Back in January, I vowed to not read any more books that were compared to Catcher in the Rye. Well, Catcher in the Rye is just about the only book that The Raw Shark Texts has not been compared to. I left my copy of the book at home tonight, but the cover and the inside first few pages is awash with praise, most of it by way of comparisons to (from memory alone): The Matrix, Memento, Borges, Auster, Melville, Jaws, Douglas Adams, the Da Vinci Code, Murakami, Lewis Carroll… the list, truly, is almost to the point of the absurd.
But while the comparisons between Bad Monkeys/Prep and Catcher are clumsy at best and a farce at worst, nearly all of the above comparisons to the Raw Shark Texts are, at least, plausible.
A better reviewer might be able to pinpoint where the genre emerged—the genre of “main character wakes up and has no idea who he/she is and appears to be suffering from nearly complete amnesia.” I cannot. I trace my exposure to said genre to the film Memento, the 2000 psychological thriller featuring an underrated Guy Pearce. Amnesia is not a requirement of this genre; the protagonist must only have a tenuous grasp on reality, a sense that what he or she knows of his or her life may or may not be the “truth” (hence the comparisons to The Matrix, and even to the recent Sci Fi Channel production, Tin Man).
Eric Sanderson wakes in an apartment that he soon finds is his own. He knows his name only from the driver’s license in his pocket. Leaning against the front door is an envelope addressed to him; he opens it and finds a letter directing him to call a Dr. Randle. Dr. Randle explains that Eric is experiencing a dissociative disorder. This is, according to Randle, the eleventh time Eric has completely lost his memory. It all began three years ago when he and his girlfriend, Clio Ames, were vacationing in the Greek Islands. Clio died in a mysterious accident and these episodes are how Eric has been dealing with his grief.
Simple enough, perhaps, until the protagonist Eric begins to receive cryptic daily correspondence from “the First Eric Sanderson,” correspondence that hints to the current Eric’s lack of safety and to a much deeper plot involving “conceptual fish”—creatures that inhabit a surreal alternate existence—the largest and most menacing of which, the Ludovician, has repeatedly devoured Eric’s memories.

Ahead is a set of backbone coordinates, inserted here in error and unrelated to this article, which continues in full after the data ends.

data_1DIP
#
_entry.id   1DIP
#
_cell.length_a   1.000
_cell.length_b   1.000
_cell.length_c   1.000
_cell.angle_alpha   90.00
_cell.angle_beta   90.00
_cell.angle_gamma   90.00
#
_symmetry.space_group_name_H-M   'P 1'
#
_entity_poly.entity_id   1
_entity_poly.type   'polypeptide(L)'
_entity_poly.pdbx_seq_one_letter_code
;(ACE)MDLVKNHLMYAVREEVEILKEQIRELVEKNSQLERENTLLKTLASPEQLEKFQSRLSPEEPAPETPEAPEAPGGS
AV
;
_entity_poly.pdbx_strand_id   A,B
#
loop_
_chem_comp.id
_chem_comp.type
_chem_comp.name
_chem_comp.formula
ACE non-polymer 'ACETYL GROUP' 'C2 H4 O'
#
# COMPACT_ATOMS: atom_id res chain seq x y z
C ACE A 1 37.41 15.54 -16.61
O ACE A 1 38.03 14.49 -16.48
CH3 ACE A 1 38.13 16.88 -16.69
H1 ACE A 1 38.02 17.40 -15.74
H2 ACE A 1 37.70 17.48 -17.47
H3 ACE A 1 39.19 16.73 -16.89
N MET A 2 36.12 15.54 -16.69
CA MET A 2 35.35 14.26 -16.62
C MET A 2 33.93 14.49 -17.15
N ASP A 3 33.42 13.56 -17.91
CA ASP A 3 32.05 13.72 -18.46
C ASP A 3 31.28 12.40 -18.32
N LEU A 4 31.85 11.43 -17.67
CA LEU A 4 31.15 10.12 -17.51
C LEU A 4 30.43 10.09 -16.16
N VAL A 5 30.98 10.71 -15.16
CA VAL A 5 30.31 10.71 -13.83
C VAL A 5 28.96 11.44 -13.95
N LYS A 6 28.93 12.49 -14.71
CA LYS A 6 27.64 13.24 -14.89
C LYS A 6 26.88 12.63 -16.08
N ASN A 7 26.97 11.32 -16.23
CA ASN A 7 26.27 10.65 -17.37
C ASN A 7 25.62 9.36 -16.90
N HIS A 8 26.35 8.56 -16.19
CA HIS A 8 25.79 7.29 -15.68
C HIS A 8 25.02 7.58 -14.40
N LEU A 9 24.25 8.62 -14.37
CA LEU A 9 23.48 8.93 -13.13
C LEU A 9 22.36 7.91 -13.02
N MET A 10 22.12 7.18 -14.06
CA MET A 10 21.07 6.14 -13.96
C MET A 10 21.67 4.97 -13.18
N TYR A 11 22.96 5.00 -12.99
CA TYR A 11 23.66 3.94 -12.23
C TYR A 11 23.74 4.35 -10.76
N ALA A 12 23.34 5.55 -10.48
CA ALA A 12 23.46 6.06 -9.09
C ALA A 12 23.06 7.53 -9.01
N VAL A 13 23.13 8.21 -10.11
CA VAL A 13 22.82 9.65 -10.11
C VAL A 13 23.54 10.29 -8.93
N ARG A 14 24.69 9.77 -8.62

I’m still processing my reaction to this book. I read it voraciously in a matter of two days, despite its length. That’s a good sign. As I read it, I thought “I’ve read this before and I’ve read it better,” but I honestly can’t say where or how. I do know that the tragic end of the book hit me like a stiletto to the gut. I read and reread the last two pages to try to find something hopeful or peaceful to cling to. I didn’t find it. And still, two days later, I still feel a bit despondent about it.
It was the snippets of flashback that really got to me. The current Eric Sanderson’s life didn’t affect me to the same degree that the shadows of his true life shook me. Likewise the real-time love story that emerges is far less moving and passionate than the slivers of the love story between the lost Eric and the doomed Clio.
Apparently The Raw Shark Texts was huge in England (whenever I say something like that I am reminded of Matt Dillon in the 1992 movie Singles, talking about his pathetic Seattle grunge band, Citizen Dick, “We’re huge in Belgium, man.”). But my jury is still out on this book. I can say without a doubt that I liked it but that it wasn’t quite worthy of the gushing blurby praise on its cover. It wasn’t as groundbreaking as the critics professed it was, but it broke a little tiny something inside of me. I miss the book, and that’s something.